About Graham Penroseis the owner of TMG Corporate Services, Intelography & JGE Kinetics: Established in 1994 TMG Corporate Services serves clients in Europe, the USA, Asia-Pac and Africa providing Private Maritime Security Services; Private Military Security Services; Global Asset Tracing & Recovery; Security & Risk Management; Specialist Surveillance Services; Counter & Anti Surveillance Services; Human Intelligence (HUMINT); Open Source Intelligence (OSINT); Close Protection Services; Digital Forensics, Image Enhancement & eDiscovery and HEAT (Hostile Environment Awareness Training). JGE Kinetics sources and supplies – under license / EUC – armaments, armoured vehicles, surveillance equipment, UAV drones and military communications equipment.

About Intelography: Intelography offers subscription based access to risk profiling, threat assessments and security trends for Europe, the Middle East and Africa. Providing content and insights that allow organizations to inform the process of reacquiring, recommissioning, maintaining and protecting (physical and human) assets in conflict, post conflict or high risk areas. Content and analysis includes contributions from staff analysts, internationally recognized subject matter experts, guest contributors, content syndication from established industry observers and service providers, thought leaders, complimented by an extensive network of in country contributors (Israel, Libya, Egypt, Syria, Iraq, Afghanistan, Pakistan, India, CIS, Ukraine, Russia, the Balkans, West Africa). Subscription pricing varies according to access requirements and is offered on an ad-hoc, region specific or global access basis. Additional services include one-to-one analyst Q&A’s, workshops, consulting, and re-publication rights.

References
1. http://www.cfr.org/world/armed-clash-south-china-sea/p27883
2. http://www.eia.gov/countries/regions-topics.cfm?fips=scs
3. http://www.reuters.com/article/2014/03/06/us-china-parliament-seas-idUSBREA2512I20140306
4. http://warontherocks.com/2014/02/america-has-no-answer-to-chinas-salami-slicing/#_
5. http://world.time.com/2012/07/24/chinas-newest-city-raises-threat-of-conflict-in-the-south-china-sea/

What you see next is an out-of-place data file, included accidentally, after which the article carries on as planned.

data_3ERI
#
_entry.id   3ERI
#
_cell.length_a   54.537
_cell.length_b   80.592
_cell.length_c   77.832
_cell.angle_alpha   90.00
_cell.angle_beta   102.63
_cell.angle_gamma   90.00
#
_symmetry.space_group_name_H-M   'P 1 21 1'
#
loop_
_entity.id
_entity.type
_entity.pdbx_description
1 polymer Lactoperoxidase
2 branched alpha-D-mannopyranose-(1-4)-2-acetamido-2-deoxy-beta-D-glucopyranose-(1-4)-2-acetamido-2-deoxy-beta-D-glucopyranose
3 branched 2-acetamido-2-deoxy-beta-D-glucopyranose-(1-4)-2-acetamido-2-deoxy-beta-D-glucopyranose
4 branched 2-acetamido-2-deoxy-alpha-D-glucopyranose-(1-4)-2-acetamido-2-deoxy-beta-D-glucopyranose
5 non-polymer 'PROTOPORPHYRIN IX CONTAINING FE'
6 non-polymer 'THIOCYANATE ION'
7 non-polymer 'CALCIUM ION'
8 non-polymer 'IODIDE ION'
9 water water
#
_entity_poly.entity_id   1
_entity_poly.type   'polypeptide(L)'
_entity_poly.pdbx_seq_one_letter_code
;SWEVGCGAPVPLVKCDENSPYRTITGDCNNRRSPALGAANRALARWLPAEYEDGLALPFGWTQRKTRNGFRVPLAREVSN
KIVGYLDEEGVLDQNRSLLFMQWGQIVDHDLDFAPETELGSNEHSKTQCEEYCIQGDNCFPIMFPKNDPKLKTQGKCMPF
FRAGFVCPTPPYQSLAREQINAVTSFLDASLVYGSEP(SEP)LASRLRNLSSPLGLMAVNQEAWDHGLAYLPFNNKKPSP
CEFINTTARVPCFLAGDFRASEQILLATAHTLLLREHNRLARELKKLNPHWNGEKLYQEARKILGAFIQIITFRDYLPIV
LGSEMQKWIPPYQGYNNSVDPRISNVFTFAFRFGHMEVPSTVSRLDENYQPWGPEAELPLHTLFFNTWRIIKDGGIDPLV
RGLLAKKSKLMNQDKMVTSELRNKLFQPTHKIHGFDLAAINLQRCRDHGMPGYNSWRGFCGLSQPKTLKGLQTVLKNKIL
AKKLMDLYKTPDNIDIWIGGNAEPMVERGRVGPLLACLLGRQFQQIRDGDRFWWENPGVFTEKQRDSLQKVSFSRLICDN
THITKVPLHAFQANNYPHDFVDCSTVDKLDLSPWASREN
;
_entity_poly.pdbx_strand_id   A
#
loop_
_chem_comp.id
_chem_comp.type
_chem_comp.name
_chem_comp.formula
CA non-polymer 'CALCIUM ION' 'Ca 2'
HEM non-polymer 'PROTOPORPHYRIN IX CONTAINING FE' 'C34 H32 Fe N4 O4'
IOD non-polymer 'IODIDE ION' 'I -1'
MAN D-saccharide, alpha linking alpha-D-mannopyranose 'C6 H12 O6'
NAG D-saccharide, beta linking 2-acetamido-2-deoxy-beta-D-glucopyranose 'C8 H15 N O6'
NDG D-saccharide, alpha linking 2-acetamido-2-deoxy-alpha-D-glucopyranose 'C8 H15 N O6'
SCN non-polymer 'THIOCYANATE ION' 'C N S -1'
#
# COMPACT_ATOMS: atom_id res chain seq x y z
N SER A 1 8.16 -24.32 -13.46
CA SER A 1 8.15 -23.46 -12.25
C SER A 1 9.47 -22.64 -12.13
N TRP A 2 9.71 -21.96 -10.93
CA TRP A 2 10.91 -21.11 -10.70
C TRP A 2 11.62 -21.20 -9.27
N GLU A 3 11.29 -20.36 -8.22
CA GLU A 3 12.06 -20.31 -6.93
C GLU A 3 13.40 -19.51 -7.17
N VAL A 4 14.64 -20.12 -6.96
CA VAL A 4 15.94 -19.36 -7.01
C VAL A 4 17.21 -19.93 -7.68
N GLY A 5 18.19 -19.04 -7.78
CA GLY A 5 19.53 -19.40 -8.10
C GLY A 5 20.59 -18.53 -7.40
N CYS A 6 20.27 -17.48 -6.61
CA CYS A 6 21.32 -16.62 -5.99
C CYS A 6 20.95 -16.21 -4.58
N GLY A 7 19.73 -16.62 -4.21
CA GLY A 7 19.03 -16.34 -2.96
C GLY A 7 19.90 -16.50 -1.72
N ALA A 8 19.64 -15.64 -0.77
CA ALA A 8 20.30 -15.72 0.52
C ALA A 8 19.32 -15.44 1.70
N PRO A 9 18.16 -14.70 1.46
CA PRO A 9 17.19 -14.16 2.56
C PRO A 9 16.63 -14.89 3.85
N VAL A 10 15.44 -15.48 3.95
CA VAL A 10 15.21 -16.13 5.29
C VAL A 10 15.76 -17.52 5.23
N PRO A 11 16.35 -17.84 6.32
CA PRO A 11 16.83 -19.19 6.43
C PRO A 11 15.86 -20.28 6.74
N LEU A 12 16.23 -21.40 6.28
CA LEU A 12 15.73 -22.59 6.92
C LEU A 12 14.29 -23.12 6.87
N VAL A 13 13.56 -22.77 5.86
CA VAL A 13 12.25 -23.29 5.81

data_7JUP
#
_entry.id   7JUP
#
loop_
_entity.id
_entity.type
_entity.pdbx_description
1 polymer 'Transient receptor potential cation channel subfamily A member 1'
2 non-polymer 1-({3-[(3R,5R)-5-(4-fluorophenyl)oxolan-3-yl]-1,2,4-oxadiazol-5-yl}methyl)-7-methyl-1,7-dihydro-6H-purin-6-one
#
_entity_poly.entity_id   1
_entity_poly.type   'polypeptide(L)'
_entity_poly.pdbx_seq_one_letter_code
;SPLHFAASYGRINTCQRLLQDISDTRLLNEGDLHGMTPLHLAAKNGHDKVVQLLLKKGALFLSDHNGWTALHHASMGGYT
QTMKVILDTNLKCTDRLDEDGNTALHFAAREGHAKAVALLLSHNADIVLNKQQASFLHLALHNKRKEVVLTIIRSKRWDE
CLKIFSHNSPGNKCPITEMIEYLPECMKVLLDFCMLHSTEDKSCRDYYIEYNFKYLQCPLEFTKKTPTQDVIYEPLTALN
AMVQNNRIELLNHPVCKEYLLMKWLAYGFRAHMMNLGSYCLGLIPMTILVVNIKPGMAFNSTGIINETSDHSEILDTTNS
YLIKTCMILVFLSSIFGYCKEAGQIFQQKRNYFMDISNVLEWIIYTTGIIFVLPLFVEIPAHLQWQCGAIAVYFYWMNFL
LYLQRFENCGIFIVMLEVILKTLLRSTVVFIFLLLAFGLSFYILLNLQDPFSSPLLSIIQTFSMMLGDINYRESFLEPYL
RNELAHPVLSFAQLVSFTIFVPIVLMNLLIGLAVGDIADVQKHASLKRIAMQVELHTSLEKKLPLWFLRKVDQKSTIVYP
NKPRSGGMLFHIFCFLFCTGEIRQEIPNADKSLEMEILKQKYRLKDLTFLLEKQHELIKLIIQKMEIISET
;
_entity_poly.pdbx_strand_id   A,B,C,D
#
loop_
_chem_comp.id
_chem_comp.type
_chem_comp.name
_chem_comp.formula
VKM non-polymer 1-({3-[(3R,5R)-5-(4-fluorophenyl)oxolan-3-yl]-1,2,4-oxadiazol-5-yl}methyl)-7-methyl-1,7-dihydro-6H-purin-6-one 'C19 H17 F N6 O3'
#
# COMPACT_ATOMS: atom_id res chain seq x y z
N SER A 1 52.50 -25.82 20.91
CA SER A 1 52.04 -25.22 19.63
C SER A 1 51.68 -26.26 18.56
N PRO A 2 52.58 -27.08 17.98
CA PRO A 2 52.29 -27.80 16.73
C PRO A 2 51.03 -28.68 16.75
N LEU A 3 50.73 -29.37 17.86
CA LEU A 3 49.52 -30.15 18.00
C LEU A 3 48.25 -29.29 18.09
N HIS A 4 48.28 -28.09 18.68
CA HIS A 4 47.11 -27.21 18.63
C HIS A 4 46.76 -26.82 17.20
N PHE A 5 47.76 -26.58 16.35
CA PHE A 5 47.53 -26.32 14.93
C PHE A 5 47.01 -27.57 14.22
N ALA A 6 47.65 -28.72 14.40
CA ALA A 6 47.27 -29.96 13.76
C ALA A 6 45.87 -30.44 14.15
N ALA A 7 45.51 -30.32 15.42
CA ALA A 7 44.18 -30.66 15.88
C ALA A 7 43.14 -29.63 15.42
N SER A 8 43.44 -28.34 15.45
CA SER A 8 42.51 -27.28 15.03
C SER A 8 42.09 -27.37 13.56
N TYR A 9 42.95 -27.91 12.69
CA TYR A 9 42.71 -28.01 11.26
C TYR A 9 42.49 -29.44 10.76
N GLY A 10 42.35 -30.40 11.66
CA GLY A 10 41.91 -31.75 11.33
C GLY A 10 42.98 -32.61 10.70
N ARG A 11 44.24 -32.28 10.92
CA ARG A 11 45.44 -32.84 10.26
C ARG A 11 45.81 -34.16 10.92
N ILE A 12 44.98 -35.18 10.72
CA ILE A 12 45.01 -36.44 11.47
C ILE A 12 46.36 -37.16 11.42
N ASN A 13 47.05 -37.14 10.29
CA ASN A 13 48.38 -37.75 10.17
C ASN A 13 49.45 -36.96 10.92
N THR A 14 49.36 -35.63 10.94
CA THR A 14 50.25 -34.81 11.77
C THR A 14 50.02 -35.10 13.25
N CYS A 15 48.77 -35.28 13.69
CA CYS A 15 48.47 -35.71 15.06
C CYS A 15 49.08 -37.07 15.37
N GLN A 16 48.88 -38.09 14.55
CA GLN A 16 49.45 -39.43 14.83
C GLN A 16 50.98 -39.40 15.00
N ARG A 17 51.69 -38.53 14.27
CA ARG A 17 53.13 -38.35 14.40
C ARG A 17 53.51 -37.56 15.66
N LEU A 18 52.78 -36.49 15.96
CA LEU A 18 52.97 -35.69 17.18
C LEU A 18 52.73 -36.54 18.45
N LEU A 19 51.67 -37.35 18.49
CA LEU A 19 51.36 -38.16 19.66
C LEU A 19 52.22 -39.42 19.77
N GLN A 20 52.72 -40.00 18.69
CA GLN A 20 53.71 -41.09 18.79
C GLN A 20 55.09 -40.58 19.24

6. http://www.nationmultimedia.com/opinion/Energy-competition-in-South-China-Sea-A-front-burn-30243078.html
7. http://globalnation.inquirer.net/100159/dnd-confirms-report-on-expulsion-of-ph-vessels-by-chinese-ships
8. http://www.nytimes.com/2014/05/10/world/asia/in-high-seas-china-moves-unilaterally.html? module=Search&mabReward=relbias%3Ar%2C%7B%221%22%3A%22RI%3A11%22%7D&_r=0
9. http://www.bloomberg.com/news/2014-06-05/vietnam-says-china-still-harassing-boats-shows-video-of-sinking.html 10. http://www.nytimes.com/2014/07/16/world/asia/chinese-oil-rig-near-vietnam-to-be-moved.html
11. http://www.bbc.com/news/world-asia-china-28905504
12. http://fas.org/sgp/crs/row/RL30946.pdf
13. http://uk.reuters.com/article/2014/08/28/uk-china-usa-military-idUKKBN0GS2M920140828
14. http://www.bloomberg.com/news/2012-06-27/vietnam-calls-on-cnooc-to-scrap-bid-to-explore-oil-off-coast-1-.html 

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Why does the world not react to Israeli attacks on Palestine / Gaza?

The Short Answer

The polarized and well publicized views of each side and their supporters are so jaded, “old hat” and reactionary that few international commentators or governments wish to become embroiled in a conflict whose roots are so deep that few believe a resolution will ever be possible until one side is utterly defeated by the other. This outcome is completely unacceptable of course so as bad as the status quo would appear to be it is better than the alternative. 

The Long Answer

To elaborate – the current crisis in Israel / Gaza is a two sided affair. Each side and even their moderate supporters comment and pass judgment in an increasingly partisan fashion.